A Guide to Experiencing the Best of Bowral in 48 Hours

Harrys on Green Lane Bowral

A cruisy 90 minutes from Sydney or hours’ drive from Wollongong, Bowral, the largest town in the Southern Highlands, makes for an easy weekend destination. It’s best known for its antique and vintage shops, wineries, many with restaurants, and its country town slow pace.

So, what’s the best way to experience Bowral if you’re only there for the weekend? I recently did just that — driving from Sydney with a friend and visiting for just 48 hours, as a guest of Park Proxi Gibraltar Bowral. I walked away truly feeling like I experienced the best of the town, so I’m sharing all that I did while I was there.


As mentioned, Bowral is a 90-minute drive from Sydney. If you’re coming from Canberra, it’s two hours. It’s a popular weekend destination for residents of both those cities, not to mention makes for a great overnight stop if you’re travelling from Sydney or NSW South Coast inland. So, because of that, has a range of accommodation, from stand-alone cottages, to spa hotels.

Park Proxi Bowral
Image: Park Proxi Bowral

I stayed at the newly renovated Park Proxi Gibraltar Bowral in an Executive Suite ground floor room with balcony looking out at the 18-hole golf course and lake. The hotel also has an indoor heated pool my friend and I used, a bar and a restaurant.

Day One

After an optional breakfast at Observatory Restaurant within Park Proxi, head to Bong Bong Street, Bowral’s main street, a five-minute drive from the hotel, for window shopping. If you’re feeling like pampering yourself, stroll over to Merrigang Street for a massage, facial or body treatment at Endota Spa. Housed in a historic building, the spa feels like you’re in a cosy home.

After you’ve explored Bowral’s main area, walk over to Harry’s On Green Lane, next to the famous Dirty Janes Antique Markets. Open for lunch every day from 12pm and for dinner Fridays and Saturdays from 6pm, the restaurant feels like being in an old bookshop with one wall of floor-to-ceiling shelves filled with books, several gallery walls of framed art and antique furniture.

Centennial Vineyards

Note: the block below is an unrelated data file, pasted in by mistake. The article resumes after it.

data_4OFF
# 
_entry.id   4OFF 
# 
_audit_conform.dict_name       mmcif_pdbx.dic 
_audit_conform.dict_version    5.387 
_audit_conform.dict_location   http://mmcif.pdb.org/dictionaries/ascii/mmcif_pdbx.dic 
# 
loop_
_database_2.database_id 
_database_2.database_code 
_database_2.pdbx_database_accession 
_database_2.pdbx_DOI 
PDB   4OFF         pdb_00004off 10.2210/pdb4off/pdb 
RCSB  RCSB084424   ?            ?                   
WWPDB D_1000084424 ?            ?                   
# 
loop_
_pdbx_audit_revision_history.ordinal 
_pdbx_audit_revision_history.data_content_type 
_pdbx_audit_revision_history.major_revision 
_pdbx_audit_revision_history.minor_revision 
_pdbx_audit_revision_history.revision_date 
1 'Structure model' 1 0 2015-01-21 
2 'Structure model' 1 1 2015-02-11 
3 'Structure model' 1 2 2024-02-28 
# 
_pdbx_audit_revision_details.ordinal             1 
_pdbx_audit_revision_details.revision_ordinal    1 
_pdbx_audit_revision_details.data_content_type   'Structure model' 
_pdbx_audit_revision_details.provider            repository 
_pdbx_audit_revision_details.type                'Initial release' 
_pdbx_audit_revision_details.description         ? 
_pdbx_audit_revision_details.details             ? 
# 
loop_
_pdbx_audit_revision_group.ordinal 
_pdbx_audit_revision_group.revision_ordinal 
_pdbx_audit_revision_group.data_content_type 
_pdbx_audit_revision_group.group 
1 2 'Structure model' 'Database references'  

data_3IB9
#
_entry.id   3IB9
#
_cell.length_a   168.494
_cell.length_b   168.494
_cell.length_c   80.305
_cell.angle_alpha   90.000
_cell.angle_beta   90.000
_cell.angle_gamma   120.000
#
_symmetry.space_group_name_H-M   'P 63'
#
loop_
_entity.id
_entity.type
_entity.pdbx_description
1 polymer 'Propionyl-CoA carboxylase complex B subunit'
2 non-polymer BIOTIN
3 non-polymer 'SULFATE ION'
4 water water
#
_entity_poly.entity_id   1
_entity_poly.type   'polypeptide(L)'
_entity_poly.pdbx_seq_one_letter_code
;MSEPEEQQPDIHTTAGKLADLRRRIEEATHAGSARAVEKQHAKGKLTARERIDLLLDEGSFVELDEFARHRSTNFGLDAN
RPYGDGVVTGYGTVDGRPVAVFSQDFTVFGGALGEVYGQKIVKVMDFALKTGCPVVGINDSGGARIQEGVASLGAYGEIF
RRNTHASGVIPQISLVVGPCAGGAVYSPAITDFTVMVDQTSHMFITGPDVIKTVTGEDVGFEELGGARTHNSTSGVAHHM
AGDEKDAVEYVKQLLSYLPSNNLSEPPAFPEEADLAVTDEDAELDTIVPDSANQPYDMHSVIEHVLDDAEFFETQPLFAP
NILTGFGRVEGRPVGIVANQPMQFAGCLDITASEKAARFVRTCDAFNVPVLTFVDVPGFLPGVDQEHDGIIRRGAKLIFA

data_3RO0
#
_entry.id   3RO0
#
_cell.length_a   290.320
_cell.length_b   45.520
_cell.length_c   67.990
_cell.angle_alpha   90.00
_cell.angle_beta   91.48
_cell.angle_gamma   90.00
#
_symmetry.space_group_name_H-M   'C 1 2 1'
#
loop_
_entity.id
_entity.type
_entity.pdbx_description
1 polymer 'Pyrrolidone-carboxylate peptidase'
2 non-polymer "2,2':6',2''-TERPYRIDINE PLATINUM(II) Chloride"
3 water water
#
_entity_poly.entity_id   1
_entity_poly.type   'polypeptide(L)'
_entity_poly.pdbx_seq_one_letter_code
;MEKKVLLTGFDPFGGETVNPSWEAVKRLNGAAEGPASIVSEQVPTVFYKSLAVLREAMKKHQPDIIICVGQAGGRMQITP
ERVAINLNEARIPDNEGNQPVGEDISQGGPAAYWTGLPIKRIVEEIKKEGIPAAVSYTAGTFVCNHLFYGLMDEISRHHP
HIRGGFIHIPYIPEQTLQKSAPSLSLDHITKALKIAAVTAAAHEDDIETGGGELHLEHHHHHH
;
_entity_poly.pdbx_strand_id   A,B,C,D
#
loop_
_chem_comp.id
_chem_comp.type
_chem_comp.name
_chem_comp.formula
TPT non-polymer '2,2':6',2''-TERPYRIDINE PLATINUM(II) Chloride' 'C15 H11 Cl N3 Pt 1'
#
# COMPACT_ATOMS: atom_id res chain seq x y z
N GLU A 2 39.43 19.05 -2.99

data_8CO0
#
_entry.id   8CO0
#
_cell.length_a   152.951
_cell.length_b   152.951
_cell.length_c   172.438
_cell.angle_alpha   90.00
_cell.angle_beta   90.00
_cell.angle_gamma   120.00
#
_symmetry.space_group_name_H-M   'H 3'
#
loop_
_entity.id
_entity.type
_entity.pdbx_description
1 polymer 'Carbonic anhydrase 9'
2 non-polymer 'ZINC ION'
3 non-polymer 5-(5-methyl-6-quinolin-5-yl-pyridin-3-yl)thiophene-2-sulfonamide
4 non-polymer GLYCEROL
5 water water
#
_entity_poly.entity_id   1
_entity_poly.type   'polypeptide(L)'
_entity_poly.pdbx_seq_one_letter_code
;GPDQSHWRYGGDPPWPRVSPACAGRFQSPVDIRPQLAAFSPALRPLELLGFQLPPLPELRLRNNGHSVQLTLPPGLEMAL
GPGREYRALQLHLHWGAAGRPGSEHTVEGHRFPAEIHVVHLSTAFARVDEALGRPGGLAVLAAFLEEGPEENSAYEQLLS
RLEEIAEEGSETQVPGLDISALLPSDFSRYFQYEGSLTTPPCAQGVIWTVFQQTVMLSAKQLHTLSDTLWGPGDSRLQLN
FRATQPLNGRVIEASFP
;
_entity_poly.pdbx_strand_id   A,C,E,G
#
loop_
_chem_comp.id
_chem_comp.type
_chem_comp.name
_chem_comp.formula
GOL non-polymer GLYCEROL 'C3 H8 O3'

Image: Centennial Vineyards

Once you’ve had lunch, you might want to check out one or some of the region’s 60 vineyards and 17-odd cellar doors, which include Joadja Estate, Tertini Wines and Artemis Wines. I visited Centennial Vineyards, with vines including Riesling, Pinot Gris and Tempranillo. The guided wine-tasting experience at its cellar door is $10 per person, with $5 redeemable when you buy a bottle of wine.

For dinner, take your pick among Bowral’s fine dining restaurants. I dined at Paste Australia, an outpost of Michelin-starred restaurant Paste Bangkok, by chef couple Bee Satongun and Jason Bailey. The menu reimagines classic Thai recipes with fresh Australian ingredients. Other fine dining restaurants in Bowral include The Bowral Brasserie, Onesta Cucina and Bendooley Estate.

Day Two

In the morning, grab breakfast or just coffee at one of the many coffee shops on Bong Bong Street, including The Press Shop or The Mill Café Bowral, or next door to Harry’s On Green Lane, Plantation.

The Press Shop Bowral
Image: The Press Shop

Then, it’s time to lace up your walking shoes and hit the many trails around Bowral. Gibbergunyah Reserve has several trails that lead to viewpoints, including Ninety Acre Hill Lookout and Gib Lookout. Another stunning track is Box Vale Walking Track. It leads to Forty Foot Falls, a stunning waterfall over a cave that you can stand inside. Other walks in the Southern Highlands area include Berrima River Walk, Carrington Falls and Fitzroy Falls, so take your pick.

Before you head off, pick up a snack for the road at Gumnut Patisserie by pastry chefs Tracy and Vicki Nickl or at Cheese etc, which sells Australian and imported cheeses.

Related: The Canberra Restaurant That Almost Single-Handedly Changed Its Dining Scene

Related: The Perfect Itinerary For Experiencing the Best of Canberra in 48 Hours

Read more stories from The Latch and subscribe to our email newsletter.